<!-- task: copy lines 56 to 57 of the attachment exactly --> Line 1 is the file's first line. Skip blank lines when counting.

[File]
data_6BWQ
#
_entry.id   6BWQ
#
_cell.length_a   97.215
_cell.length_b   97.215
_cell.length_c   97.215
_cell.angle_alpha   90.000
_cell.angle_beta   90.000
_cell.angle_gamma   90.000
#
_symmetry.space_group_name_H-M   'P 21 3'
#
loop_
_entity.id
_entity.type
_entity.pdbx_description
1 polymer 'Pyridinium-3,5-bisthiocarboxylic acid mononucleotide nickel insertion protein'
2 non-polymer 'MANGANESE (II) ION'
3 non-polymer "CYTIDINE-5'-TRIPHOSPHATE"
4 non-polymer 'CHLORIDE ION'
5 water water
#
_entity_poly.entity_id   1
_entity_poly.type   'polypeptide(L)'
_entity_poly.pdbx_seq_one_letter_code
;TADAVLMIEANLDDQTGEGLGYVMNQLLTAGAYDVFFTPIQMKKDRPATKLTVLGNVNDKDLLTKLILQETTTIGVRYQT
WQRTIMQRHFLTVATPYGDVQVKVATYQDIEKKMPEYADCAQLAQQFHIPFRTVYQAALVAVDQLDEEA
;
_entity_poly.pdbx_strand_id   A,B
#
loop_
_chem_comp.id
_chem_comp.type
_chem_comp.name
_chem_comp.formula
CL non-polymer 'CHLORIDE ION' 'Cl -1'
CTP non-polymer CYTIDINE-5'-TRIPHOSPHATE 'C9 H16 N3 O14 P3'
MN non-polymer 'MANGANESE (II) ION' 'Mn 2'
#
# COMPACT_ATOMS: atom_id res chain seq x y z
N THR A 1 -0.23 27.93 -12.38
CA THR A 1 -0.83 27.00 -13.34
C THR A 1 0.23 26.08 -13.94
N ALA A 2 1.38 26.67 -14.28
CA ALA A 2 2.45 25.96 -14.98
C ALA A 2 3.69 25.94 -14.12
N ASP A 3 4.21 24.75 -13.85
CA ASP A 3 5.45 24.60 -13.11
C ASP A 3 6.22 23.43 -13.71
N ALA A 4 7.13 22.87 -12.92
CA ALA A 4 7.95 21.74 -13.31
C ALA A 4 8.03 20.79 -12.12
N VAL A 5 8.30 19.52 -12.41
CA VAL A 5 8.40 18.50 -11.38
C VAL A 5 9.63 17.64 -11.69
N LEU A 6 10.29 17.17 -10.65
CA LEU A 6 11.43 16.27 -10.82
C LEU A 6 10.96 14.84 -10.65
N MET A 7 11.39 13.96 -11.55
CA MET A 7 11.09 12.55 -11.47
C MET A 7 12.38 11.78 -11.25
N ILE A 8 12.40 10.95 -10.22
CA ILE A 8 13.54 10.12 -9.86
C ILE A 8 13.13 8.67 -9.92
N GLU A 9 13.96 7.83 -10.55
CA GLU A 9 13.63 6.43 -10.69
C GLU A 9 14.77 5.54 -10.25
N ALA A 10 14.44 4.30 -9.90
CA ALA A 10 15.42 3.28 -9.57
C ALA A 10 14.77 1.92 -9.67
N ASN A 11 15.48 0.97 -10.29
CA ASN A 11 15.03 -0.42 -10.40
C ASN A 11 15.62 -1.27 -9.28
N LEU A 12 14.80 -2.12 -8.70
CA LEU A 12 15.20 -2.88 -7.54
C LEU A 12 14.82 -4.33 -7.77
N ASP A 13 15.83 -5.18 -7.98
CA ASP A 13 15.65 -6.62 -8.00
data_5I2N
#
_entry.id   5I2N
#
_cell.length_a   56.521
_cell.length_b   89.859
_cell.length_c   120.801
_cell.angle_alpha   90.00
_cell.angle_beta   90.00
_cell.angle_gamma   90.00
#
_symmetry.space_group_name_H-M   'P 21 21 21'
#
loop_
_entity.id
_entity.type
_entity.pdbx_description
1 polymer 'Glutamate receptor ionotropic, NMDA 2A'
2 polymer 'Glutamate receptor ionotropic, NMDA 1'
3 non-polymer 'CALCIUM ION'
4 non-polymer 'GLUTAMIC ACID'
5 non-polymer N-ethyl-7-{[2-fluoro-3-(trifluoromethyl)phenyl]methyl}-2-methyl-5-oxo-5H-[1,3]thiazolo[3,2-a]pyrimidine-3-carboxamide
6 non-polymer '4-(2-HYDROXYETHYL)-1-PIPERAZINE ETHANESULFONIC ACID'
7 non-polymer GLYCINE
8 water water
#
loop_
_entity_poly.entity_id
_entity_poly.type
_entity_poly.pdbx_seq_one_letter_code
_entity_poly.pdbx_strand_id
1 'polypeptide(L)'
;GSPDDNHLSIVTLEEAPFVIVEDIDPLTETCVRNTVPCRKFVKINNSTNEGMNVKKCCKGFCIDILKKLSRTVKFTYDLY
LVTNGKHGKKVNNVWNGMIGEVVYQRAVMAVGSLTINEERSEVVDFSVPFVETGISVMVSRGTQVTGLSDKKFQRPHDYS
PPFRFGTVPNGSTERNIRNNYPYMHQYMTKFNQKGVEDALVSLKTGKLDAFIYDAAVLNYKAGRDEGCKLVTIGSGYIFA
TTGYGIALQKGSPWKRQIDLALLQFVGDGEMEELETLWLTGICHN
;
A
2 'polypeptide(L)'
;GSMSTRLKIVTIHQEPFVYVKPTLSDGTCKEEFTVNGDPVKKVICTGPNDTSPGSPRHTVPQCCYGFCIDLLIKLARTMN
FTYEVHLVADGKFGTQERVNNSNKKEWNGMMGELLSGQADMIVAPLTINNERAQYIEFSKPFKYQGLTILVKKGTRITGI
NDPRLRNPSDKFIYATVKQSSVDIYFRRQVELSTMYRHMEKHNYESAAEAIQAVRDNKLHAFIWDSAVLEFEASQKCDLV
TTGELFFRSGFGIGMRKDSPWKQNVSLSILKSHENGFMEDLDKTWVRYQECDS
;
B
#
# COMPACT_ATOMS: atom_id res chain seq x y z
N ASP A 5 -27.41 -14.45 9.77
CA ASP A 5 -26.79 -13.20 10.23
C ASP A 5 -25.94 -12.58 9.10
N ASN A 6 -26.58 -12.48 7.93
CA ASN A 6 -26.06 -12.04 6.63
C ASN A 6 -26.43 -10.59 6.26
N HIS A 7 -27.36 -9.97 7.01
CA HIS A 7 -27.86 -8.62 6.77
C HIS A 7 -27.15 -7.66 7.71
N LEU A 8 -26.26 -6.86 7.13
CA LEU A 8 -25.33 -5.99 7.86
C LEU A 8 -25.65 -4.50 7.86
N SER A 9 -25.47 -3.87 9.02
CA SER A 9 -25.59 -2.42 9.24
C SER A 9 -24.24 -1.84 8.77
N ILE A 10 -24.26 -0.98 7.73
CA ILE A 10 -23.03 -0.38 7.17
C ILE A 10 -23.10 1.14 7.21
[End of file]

C VAL A 5 9.63 17.64 -11.69
N LEU A 6 10.29 17.17 -10.65